• Silk: Silkworms produce the silk fibres that we weave into fabric. Because harvesting silk is very labour intensive and the fibre itself is lightweight and delicate, silk is considered a luxury fabric. Silk fibres used for home decorating fabric often have a thick-and-thin quality that produces a desired slubbed texture. While silk is beautiful and lustrous, it requires special care and cleaning and will fade if exposed to direct sunlight so is not always advised for curtains. If used for curtains then we would always recommend substantial lining and protecting the curtains leading edge as the sun can literally burn away the silk.
  • Hemp: Is a plant-based fibre that can be used for everything from ropes to finely woven fabrics. It is strong and robust, making it ideal for upholstery, curtains, and any products that will receive hard wear.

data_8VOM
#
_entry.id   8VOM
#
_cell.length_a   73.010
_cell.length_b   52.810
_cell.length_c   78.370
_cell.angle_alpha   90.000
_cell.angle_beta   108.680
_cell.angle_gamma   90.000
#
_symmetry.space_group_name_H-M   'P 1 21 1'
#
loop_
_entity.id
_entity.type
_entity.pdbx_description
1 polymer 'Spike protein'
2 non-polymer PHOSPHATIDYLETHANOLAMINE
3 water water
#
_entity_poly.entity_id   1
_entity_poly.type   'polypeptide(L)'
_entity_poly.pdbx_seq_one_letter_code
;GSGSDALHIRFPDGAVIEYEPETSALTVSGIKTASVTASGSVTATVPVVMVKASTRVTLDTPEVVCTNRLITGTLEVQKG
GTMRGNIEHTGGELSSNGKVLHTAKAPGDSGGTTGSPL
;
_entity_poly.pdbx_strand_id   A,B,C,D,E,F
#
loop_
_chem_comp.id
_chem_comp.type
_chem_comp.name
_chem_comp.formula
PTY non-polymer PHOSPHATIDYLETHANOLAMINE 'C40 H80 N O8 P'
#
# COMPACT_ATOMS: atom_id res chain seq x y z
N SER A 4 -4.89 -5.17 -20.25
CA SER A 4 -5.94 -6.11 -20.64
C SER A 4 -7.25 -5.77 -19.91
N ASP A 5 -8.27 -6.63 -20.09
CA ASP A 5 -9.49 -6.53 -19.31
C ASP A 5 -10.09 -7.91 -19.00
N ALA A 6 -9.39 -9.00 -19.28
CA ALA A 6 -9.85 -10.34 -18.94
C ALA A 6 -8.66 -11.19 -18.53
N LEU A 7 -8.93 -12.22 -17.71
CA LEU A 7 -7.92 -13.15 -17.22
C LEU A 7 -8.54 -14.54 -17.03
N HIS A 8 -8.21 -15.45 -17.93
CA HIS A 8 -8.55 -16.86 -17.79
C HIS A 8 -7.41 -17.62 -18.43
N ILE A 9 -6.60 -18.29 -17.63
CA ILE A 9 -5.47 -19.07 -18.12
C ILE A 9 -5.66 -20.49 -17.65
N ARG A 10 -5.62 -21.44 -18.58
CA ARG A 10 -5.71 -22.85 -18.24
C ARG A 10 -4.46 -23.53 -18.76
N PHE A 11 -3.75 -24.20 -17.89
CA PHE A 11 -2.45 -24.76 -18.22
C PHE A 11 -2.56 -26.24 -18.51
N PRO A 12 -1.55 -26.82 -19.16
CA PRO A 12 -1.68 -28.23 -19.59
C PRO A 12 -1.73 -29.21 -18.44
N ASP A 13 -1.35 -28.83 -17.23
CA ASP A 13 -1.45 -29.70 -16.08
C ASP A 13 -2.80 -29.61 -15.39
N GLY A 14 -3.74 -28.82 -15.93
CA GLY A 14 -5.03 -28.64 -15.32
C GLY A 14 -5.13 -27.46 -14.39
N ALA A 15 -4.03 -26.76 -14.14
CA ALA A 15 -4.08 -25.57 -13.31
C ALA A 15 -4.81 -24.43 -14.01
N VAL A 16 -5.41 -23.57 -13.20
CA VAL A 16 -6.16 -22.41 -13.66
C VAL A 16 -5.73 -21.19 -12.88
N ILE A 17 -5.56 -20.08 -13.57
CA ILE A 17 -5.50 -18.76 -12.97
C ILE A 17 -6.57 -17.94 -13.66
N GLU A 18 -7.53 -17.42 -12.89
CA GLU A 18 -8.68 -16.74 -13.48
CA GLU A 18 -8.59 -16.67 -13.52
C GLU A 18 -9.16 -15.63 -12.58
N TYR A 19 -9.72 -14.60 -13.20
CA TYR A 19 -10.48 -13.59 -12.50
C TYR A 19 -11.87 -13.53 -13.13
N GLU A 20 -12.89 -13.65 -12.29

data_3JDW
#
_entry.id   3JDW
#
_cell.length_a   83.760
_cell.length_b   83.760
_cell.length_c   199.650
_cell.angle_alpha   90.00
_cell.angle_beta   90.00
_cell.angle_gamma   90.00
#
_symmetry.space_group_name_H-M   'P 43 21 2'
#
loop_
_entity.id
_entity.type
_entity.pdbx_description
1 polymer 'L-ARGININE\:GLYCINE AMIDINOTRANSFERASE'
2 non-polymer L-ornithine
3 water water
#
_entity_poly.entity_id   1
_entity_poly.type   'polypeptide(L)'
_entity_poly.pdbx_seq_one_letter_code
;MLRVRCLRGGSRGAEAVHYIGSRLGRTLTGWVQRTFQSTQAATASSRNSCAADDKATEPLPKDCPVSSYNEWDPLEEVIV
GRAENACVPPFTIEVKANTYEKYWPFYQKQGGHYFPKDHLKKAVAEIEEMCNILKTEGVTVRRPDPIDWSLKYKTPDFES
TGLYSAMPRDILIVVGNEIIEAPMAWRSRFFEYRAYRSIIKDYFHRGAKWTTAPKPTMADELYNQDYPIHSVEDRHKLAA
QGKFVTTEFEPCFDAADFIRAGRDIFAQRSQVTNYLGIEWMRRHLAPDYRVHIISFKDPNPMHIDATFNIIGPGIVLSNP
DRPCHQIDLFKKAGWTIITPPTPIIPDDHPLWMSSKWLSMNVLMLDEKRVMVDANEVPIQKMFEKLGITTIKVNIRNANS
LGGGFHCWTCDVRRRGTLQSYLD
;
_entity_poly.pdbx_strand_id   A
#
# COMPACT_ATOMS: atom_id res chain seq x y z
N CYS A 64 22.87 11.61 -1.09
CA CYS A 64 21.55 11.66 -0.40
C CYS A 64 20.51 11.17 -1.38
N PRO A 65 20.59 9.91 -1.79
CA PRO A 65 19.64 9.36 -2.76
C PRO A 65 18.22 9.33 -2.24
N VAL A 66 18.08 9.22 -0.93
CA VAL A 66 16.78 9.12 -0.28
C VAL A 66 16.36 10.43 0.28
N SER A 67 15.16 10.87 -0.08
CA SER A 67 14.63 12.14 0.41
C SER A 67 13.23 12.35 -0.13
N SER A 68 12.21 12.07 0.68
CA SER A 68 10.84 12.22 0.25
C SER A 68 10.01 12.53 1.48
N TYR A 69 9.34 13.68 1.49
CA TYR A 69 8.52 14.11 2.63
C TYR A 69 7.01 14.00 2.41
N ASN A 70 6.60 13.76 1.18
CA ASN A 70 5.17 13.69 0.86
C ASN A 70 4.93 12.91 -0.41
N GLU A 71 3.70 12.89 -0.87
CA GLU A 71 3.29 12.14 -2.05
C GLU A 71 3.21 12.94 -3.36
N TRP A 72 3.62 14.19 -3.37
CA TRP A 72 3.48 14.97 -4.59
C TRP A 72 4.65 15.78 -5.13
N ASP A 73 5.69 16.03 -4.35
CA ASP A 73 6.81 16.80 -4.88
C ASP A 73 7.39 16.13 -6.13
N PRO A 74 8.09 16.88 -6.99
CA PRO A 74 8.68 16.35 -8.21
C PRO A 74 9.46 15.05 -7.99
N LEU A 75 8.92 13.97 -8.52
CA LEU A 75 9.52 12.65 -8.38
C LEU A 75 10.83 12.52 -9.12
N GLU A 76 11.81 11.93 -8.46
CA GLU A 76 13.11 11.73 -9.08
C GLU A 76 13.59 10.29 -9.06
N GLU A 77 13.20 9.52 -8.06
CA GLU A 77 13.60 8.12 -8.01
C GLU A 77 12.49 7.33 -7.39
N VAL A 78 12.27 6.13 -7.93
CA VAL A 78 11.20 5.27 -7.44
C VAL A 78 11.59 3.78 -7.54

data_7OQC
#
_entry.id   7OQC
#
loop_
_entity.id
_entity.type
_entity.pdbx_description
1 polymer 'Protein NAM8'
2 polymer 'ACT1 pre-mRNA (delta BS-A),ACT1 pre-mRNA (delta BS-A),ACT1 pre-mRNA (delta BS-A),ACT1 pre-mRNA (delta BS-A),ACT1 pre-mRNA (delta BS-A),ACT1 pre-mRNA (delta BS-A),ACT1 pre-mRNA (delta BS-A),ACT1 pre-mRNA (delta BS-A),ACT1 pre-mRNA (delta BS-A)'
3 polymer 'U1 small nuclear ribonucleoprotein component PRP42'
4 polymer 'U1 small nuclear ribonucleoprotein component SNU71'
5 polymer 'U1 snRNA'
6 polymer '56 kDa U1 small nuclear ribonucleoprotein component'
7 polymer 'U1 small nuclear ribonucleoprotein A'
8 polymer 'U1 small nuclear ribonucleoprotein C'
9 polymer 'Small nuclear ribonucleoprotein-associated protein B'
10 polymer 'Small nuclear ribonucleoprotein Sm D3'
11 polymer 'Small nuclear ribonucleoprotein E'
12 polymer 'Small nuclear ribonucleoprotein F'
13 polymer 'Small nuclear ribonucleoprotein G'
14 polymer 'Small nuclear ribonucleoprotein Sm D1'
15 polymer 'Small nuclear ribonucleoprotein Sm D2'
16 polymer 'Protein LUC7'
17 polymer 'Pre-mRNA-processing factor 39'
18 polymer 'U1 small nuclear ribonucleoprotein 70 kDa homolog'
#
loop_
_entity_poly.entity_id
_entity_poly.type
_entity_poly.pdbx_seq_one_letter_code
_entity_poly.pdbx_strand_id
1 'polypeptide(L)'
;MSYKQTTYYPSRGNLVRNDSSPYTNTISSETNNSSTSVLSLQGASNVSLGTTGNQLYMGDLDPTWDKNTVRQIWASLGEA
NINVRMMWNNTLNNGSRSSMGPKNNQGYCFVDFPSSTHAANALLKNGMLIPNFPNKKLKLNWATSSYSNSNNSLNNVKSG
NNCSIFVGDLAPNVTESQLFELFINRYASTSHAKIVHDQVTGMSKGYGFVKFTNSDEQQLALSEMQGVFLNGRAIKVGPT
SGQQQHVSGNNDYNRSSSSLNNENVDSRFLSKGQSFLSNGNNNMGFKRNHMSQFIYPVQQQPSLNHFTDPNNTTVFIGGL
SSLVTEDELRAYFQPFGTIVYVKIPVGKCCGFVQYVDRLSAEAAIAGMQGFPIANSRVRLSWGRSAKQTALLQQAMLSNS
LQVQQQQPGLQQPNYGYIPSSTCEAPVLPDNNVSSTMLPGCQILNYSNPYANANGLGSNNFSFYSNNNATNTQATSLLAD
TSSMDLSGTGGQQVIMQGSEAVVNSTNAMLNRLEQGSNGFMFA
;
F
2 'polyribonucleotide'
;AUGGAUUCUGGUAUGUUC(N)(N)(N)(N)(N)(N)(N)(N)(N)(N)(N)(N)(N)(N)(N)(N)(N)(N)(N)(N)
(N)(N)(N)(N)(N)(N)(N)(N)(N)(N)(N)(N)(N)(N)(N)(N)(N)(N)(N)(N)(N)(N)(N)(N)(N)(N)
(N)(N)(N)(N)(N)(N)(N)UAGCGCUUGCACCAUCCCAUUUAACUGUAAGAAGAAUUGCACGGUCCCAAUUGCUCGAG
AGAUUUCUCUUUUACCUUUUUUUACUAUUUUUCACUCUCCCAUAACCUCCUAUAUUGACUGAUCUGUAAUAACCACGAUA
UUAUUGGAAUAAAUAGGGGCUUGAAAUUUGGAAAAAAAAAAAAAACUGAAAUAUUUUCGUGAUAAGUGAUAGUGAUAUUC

• Jute: is eco-friendly. strong and suitable for many different uses. It is commonly called burlap or hessian, and may be used for rugs, carpets or upholstery. Its rustic, down-to-earth nature is making it increasingly popular as an interior design fabric.
  • Wool: An animal fibre, wool is fleeced from sheep, and is known for its insulating properties, durability and versatility. Wool may be used for carpets and upholstery. It is often combined with synthetic fibres to make it easy-care.
  • Cashmere: is often thought of as wool, but it is actually hair from the undercoat of cashmere goats. There is a wide quality range of cashmere depending upon the texture, colour and length of the fibres. Cashmere fabric is a delicate, high-end choice that requires gentle handling. It is best suited for items that will receive light use.